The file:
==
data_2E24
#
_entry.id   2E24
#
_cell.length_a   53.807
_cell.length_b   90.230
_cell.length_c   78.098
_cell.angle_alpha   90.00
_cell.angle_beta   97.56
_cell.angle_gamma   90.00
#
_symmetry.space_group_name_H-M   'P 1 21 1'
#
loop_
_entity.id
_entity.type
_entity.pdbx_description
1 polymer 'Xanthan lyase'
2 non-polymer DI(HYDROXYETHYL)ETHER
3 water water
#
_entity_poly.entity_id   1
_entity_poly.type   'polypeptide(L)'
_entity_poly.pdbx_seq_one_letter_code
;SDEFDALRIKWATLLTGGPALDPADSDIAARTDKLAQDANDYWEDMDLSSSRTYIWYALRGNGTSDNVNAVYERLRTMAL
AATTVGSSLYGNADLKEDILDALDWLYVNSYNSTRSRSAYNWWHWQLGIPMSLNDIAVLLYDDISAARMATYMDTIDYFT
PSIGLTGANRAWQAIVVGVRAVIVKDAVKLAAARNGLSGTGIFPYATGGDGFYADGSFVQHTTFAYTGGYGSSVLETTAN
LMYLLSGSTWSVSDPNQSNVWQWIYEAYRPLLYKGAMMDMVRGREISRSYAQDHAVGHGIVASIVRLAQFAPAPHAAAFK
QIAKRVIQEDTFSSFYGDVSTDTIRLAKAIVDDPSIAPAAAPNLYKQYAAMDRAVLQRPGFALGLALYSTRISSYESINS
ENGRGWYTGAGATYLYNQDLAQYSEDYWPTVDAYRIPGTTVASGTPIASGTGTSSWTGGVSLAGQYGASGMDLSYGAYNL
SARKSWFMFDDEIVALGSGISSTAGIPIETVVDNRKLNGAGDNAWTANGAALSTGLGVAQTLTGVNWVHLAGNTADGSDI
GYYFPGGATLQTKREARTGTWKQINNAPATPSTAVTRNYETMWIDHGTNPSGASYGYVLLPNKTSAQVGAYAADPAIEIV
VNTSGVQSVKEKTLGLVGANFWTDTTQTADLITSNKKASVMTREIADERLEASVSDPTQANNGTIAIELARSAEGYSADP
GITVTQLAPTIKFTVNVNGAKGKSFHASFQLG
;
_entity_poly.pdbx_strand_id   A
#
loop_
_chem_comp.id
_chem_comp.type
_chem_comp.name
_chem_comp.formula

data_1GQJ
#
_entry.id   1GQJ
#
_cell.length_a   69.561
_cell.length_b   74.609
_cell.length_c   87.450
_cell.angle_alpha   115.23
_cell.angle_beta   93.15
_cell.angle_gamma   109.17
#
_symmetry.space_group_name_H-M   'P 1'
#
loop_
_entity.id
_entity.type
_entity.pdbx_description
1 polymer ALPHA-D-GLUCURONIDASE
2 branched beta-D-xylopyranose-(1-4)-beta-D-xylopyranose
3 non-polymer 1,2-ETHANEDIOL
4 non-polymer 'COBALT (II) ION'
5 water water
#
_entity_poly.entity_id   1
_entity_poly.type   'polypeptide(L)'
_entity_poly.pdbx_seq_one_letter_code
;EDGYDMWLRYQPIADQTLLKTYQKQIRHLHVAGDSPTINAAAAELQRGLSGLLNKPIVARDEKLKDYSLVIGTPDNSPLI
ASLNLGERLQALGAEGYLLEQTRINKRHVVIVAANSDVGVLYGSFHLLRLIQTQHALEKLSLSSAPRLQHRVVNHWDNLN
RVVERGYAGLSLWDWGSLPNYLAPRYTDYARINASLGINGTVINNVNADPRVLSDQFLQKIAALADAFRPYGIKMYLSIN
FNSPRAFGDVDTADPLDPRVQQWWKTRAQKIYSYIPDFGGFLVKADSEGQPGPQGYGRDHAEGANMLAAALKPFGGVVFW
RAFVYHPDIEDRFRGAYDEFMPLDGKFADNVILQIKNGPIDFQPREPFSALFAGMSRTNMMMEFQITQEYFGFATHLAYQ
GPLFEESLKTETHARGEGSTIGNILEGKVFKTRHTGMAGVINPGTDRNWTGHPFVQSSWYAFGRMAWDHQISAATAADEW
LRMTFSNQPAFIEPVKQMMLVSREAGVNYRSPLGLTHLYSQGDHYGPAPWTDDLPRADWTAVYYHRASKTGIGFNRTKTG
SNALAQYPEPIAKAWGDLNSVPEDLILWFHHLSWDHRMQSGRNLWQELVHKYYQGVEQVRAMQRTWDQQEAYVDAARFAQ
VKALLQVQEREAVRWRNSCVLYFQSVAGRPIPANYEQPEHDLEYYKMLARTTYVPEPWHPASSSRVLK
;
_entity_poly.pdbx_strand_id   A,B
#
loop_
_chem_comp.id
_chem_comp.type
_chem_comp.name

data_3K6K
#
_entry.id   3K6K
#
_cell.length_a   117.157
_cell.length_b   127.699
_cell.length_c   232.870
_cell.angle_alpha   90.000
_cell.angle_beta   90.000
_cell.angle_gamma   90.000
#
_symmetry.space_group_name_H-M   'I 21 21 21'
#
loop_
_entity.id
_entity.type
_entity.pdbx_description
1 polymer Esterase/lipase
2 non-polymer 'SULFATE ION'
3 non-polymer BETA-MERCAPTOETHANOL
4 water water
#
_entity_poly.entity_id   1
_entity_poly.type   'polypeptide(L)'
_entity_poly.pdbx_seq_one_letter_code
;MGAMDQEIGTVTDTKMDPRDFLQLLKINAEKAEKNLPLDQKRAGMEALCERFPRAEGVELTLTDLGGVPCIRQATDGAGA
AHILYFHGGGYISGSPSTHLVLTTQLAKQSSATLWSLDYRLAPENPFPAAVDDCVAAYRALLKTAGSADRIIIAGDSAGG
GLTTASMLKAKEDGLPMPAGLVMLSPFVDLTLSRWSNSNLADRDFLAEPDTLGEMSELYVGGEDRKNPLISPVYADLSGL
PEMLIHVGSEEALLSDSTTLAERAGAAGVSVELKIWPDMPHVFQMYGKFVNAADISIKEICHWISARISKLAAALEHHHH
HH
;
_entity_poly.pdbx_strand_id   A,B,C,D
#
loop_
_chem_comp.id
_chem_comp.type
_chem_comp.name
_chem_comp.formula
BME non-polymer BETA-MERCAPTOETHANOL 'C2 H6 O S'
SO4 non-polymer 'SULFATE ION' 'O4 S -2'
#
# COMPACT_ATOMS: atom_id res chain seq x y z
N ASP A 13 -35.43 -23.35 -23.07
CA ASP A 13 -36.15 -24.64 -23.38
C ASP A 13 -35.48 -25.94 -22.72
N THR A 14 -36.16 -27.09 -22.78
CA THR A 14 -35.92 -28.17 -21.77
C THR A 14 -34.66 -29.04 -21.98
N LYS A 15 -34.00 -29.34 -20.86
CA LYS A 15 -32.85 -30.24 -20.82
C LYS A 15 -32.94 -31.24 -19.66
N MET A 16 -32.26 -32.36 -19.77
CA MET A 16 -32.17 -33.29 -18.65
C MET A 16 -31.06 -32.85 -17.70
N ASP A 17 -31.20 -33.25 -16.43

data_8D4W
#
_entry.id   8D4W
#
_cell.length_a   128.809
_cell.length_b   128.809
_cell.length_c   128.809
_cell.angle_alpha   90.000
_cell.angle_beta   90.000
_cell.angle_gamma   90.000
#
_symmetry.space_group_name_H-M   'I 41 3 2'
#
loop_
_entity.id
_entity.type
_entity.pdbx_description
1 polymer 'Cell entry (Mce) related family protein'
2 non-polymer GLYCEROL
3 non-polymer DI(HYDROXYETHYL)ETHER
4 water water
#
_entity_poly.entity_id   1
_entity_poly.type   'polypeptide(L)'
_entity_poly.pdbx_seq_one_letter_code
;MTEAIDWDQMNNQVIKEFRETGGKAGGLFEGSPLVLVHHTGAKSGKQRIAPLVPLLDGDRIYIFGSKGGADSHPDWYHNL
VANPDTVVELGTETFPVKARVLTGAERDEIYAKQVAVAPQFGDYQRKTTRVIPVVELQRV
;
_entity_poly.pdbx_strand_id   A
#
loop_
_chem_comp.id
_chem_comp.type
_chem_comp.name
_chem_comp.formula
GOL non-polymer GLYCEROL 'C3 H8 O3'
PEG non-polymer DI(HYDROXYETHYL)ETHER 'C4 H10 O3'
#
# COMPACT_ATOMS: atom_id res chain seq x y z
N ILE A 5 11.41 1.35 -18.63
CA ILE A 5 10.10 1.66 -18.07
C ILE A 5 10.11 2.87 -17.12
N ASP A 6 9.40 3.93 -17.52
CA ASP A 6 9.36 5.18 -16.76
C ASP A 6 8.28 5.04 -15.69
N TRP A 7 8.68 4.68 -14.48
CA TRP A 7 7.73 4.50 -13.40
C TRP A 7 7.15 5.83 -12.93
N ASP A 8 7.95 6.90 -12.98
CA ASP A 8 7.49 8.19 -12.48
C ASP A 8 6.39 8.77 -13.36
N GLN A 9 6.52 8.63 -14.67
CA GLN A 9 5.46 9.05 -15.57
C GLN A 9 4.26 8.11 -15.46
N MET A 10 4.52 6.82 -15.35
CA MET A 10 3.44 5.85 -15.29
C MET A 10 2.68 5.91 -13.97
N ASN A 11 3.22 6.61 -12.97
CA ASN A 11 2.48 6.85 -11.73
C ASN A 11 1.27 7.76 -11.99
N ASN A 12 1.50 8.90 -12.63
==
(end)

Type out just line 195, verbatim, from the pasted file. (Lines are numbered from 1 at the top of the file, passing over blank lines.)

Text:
CA MET A 10 3.44 5.85 -15.29